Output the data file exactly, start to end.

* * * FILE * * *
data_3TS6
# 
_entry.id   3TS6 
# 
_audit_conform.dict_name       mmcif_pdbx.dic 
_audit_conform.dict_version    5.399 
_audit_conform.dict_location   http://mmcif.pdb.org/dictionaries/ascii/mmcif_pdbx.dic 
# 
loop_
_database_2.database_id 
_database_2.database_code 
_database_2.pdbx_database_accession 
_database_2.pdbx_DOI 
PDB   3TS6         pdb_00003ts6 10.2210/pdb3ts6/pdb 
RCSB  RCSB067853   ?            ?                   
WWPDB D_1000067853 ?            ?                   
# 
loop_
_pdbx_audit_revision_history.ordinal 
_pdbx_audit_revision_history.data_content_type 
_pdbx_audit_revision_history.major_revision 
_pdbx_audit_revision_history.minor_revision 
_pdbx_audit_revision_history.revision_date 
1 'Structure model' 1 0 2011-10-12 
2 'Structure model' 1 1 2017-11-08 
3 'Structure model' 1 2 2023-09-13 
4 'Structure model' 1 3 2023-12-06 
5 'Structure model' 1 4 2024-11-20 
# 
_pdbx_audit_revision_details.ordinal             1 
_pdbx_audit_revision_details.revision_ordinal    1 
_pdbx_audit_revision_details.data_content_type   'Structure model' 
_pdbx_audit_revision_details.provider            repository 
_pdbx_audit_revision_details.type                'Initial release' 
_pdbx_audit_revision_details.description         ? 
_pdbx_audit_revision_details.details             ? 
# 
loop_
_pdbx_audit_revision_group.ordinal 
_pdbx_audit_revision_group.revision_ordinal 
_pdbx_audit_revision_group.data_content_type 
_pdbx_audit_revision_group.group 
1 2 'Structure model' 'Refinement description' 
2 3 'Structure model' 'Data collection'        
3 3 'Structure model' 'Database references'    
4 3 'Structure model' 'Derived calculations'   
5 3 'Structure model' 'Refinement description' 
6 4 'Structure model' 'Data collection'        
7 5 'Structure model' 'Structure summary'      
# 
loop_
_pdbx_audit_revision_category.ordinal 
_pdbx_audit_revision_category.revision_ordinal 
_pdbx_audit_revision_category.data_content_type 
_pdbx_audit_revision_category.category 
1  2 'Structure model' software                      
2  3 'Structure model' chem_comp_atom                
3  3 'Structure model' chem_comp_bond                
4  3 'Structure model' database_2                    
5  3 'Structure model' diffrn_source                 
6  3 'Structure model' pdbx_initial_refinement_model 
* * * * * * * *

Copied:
data_3TS6
# 
_entry.id   3TS6 
# 
_audit_conform.dict_name       mmcif_pdbx.dic 
_audit_conform.dict_version    5.399 
_audit_conform.dict_location   http://mmcif.pdb.org/dictionaries/ascii/mmcif_pdbx.dic 
# 
loop_
_database_2.database_id 
_database_2.database_code 
_database_2.pdbx_database_accession 
_database_2.pdbx_DOI 
PDB   3TS6         pdb_00003ts6 10.2210/pdb3ts6/pdb 
RCSB  RCSB067853   ?            ?                   
WWPDB D_1000067853 ?            ?                   
# 
loop_
_pdbx_audit_revision_history.ordinal 
_pdbx_audit_revision_history.data_content_type 
_pdbx_audit_revision_history.major_revision 
_pdbx_audit_revision_history.minor_revision 
_pdbx_audit_revision_history.revision_date 
1 'Structure model' 1 0 2011-10-12 
2 'Structure model' 1 1 2017-11-08 
3 'Structure model' 1 2 2023-09-13 
4 'Structure model' 1 3 2023-12-06 
5 'Structure model' 1 4 2024-11-20 
# 
_pdbx_audit_revision_details.ordinal             1 
_pdbx_audit_revision_details.revision_ordinal    1 
_pdbx_audit_revision_details.data_content_type   'Structure model' 
_pdbx_audit_revision_details.provider            repository 
_pdbx_audit_revision_details.type                'Initial release' 
_pdbx_audit_revision_details.description         ? 
_pdbx_audit_revision_details.details             ? 
# 
loop_
_pdbx_audit_revision_group.ordinal 
_pdbx_audit_revision_group.revision_ordinal 
_pdbx_audit_revision_group.data_content_type 
_pdbx_audit_revision_group.group 
1 2 'Structure model' 'Refinement description' 
2 3 'Structure model' 'Data collection'        
3 3 'Structure model' 'Database references'    
4 3 'Structure model' 'Derived calculations'   
5 3 'Structure model' 'Refinement description' 
6 4 'Structure model' 'Data collection'        
7 5 'Structure model' 'Structure summary'      
# 
loop_
_pdbx_audit_revision_category.ordinal 
_pdbx_audit_revision_category.revision_ordinal 
_pdbx_audit_revision_category.data_content_type 
_pdbx_audit_revision_category.category 
1  2 'Structure model' software                      
2  3 'Structure model' chem_comp_atom                
3  3 'Structure model' chem_comp_bond                
4  3 'Structure model' database_2                    
5  3 'Structure model' diffrn_source                 
6  3 'Structure model' pdbx_initial_refinement_model 